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Chapter 3.24 – Grandma Was A Nutter

Hanging out in Wyatt’s room used to be akin to visiting a landfill on a hot, summer’s day. But now, with the crisp, fresh sheets, vacuumed flooring and lingering scent of chlorine, Broof could tolerate being in here for the same amount of time he could tolerate being around Wyatt. Time that, due to circumstance, seemed to be increasing lately.

This time they were joined by Melinda. The girl seemed both a world brighter and a candle darker than the last time Broof had been in her company. And this afternoon, like most when Broof had made conversation with her in the past – usually confined to the times he would drive her home after her secretly meeting with April – he found the girl to be rather quiet, very gentle and preoccupied with one topic.

“She will be OK, won’t she?” she asked again. “Sage isn’t going to fall asleep or anything? Only, my dad would fall asleep if he was watching a movie—”

“April will be fine, Mel,” Wyatt assured her for the fifth time. “Mum’s not gonna let him anywhere near her.”

Melinda nodded but she didn’t look convinced. “Are you sure? Because they don’t really need to sleep, so they’ll likely out-last her. And she seemed a bit shaken earlier. Maybe I should go and check on them.”

“Mel, it’s 6pm – even Mum can stay up this late. Chill. I’ll go and check on them in bit.”

The girl had been restless since Caleb and April had requested that they be allowed to go on a date. All right, so the date was in the snug and involved them watching terrible, old horror movies together, but they had to work with what they had.

Sage had volunteered to chaperone, having taken a healthy swig of a potion that smelled like apples and had made her seem far less appealing upon consumption.

It had left Melinda at a loose end.

“But Sage is outnumbered,” she pleaded, this time to Broof.

“Technically, with April being part witch, she isn’t outnumbered,” Broof said.

“April can’t use any witch powers though.”

“True,” Broof admitted. “But she would surely be outnumbered by vampires if you were also in the room.”

“Trust me, Mel,” Wyatt chimed in. “That potion mum guzzled will put them both right off. It’ll be fine. And she might still have ‘witch powers’ for all we know. Unchartered waters and all that.”

Melinda made a face somewhere between annoyance and acceptance and shifted on the little footstool she was sitting on. “Has this never happened before?” she asked. “A witch being turned into a vampire, I mean.”

“Well, the consensus in the coven was that vampires have been extinct in these parts for the best part of three centuries, so we don’t have any first-hand evidence, but Ma used to say—“

Wyatt snorted. “You know I can’t take you seriously when you start a sentence with ‘Ma used to say’. No offence, dude, but your grandma was a nutter.”

“How can that not be offensive?” Broof tutted, turning his attention back to Melinda. “She wasn’t a nutter, Melinda. She was ahead of her time.”

“She was so far ahead that we still haven’t caught up.”

Melinda, polite as she was, chose to ignore Wyatt’s digs at Broof’s late grandmother and asked, “What did your grandma use to say?”

“Noooo!” Wyatt whined playfully. “Don’t encourage him.”

“I’m interested.”

Broof gave Wyatt his best ‘suck that’ look and began to retell the nightmarish tale he’d been told throughout his childhood.

“Once upon a time, a witch named Kathryn Spoon was turned by vampires—”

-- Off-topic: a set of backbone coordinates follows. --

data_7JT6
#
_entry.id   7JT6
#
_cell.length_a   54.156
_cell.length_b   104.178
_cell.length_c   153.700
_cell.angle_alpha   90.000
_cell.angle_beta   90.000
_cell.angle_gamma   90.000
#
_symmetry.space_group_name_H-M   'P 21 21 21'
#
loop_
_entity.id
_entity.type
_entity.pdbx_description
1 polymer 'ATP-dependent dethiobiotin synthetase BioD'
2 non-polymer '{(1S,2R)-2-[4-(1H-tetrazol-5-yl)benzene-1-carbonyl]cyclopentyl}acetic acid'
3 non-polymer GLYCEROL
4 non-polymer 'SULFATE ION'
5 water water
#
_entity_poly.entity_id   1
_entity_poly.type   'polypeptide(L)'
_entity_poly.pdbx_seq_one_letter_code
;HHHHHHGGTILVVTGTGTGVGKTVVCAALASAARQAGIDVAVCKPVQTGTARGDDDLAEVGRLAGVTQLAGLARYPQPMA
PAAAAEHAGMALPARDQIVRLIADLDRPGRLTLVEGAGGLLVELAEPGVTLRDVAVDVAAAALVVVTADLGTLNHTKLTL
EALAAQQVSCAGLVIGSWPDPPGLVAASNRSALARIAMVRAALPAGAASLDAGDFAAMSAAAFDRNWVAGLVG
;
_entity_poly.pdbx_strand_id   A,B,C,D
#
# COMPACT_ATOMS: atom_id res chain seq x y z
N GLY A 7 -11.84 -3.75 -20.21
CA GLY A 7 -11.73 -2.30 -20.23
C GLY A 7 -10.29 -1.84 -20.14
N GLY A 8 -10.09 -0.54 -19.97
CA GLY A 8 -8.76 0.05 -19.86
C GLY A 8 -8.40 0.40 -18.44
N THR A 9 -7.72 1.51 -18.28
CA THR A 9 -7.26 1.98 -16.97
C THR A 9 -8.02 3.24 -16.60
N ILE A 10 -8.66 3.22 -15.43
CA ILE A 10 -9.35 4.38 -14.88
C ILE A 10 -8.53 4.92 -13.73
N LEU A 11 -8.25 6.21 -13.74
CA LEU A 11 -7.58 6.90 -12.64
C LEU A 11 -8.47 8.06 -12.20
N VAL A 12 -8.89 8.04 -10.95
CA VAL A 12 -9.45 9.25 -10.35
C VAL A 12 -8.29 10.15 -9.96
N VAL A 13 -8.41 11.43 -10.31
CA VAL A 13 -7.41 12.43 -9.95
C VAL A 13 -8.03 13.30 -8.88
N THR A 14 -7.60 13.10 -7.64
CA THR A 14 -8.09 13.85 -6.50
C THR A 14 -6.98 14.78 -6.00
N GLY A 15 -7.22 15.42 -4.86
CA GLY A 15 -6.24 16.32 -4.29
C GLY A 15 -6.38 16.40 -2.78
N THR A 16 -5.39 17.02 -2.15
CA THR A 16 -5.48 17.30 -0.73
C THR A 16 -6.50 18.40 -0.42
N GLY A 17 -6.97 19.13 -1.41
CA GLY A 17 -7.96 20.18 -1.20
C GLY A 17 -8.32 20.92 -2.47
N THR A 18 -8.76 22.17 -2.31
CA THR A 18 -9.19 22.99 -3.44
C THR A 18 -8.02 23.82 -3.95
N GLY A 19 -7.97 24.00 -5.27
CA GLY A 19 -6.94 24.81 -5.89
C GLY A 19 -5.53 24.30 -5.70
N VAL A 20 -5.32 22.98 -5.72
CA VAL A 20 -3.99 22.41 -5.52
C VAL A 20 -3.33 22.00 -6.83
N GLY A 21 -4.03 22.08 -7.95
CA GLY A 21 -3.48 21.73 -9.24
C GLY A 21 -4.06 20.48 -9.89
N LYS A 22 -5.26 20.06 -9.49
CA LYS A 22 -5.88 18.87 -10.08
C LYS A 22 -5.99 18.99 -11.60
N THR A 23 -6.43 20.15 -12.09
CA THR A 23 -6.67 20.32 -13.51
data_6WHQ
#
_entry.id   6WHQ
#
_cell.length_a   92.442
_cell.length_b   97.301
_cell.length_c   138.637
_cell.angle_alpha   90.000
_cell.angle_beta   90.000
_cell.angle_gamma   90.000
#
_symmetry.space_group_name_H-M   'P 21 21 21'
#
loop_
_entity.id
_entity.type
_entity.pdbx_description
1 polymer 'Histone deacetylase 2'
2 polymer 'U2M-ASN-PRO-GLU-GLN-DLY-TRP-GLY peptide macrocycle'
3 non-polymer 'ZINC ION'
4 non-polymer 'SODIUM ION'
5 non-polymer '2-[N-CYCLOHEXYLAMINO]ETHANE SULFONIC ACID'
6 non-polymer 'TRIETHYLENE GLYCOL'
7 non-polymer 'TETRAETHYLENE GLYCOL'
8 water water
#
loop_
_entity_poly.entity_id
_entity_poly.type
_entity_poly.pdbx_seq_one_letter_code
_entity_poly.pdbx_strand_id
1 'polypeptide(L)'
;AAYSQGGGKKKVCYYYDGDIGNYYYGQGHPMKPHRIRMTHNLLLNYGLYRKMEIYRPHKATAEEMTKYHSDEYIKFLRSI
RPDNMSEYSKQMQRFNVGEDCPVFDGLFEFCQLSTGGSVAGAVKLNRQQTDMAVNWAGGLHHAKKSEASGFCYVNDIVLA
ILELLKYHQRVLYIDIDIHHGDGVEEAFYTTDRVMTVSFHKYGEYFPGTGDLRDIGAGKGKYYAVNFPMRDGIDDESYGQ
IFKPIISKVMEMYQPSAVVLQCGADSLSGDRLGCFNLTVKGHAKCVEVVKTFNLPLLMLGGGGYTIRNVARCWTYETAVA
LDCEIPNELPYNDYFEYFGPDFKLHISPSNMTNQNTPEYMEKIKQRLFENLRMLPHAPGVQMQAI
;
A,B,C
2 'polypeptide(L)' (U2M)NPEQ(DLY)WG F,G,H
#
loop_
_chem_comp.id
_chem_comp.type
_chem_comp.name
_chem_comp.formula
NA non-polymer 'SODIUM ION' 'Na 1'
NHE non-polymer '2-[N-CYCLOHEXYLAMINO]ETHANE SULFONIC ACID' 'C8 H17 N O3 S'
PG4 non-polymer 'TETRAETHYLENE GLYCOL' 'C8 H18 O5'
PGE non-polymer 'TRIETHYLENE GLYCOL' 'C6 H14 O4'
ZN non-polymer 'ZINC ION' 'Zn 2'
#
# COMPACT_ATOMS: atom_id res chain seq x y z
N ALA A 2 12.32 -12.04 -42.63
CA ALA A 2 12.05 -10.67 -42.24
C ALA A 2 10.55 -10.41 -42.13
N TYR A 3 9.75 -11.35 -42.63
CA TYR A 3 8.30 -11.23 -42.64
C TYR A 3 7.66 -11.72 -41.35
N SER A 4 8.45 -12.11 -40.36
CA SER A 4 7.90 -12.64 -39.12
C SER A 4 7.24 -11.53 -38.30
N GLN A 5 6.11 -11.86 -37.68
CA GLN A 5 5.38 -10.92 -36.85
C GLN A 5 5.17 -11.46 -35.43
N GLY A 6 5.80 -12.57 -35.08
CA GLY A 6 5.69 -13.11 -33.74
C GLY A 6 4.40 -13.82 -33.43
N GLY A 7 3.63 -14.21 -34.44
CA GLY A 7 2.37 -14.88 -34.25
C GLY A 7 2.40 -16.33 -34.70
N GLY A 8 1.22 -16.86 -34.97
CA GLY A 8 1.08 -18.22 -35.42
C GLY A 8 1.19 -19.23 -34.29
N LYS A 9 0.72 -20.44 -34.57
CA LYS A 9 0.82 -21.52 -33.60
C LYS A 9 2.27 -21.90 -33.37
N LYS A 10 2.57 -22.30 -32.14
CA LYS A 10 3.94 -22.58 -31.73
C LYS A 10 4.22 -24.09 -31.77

“She wasn’t,” Wyatt interrupted. “She either died at the hands of the vampires and they never found her, or she vanished. She was betrothed to a Wangshaft, so can’t blame her, really, if she chose the latter. Hell, I’d probably volunteer to be the centrepiece at a Society Vamp buffet over marrying one of that lot.”

“I’m not saying I agree with Ma,” Broof insisted. “I’m just retelling the tale. And according to the tale, Kathryn was turned.”

“That depends on the tale,” Wyatt cut in again. “No one really knows what happens to Kathryn. Half the coven thinks she’s a traitor who abandoned them, the other half thinks she was eaten alive. Only Ma has ever thought that she was turned.”

“But that was mostly because they didn’t think it was possible to replace pure magic entirely with dark magic,” Broof explained. “But yet we have April, so clearly it is possible and maybe Ma was right; Kathryn might have been turned.”

“She might have gone insane and joined the circus.”

“The circus didn’t exist in the 1600s.”

“Whatever. Dude, let it go. Geez, you’re like a dog with a bone with your theories; you should join the GliTS.”

“But those lot are nutters, whereas the more I think about it, the more I think I’m right.”

“You’re never right.”

“Like my theory about April being your daughter?”

Wyatt shook his head and muttered. “Look. Kathryn was a powerful witch, probably even more powerful than me – no vampire could’ve taken her. It’s totally whacky.”

“But what if she went willingly?”

“Why would she go willingly?”

“All right, not exactly willingly. You get caught on Caleb’s allure, what if Kathryn had been caught on her sire’s? Completely at his mercy and unable to resist his slimy charms? They were rumoured to hang around the club where she performed, the society vampires.”

“Hoggy, Caleb’s allure makes me want to rip his shirt off and lick his chest—“

“Oh my gosh,” Melinda gasped, embarrassed.

“Yes, too much information, Wy,” Broof agreed.

Wyatt grinned. “All I’m saying is: his allure makes me want to get close. Really close. But it doesn’t make me want to be his vampire hubby. And no witch would willingly be bitten and risk losing all their magic. That’d suck wouldn’t it? To lose your magic? Imagine that.”

“Unless she didn’t have a choice. Maybe they bound her,” Melinda whispered.

“No,” Broof mused. “Hundreds of witches have been slaughtered by vampires over the years. Left as warnings at the meeting place. If they could’ve bound them, they probably would’ve.”

“No wonder witches hate us so much,” Melinda sighed. “Vampires have caused so much pain and suffering, haven’t they? And for what?” she studied her nails for a while, seemingly lost in thought before she asked. “What reason did Ma give, Broof? Why was she so adamant that they did turn Kathryn, even though they’d not turned any of the other witches?”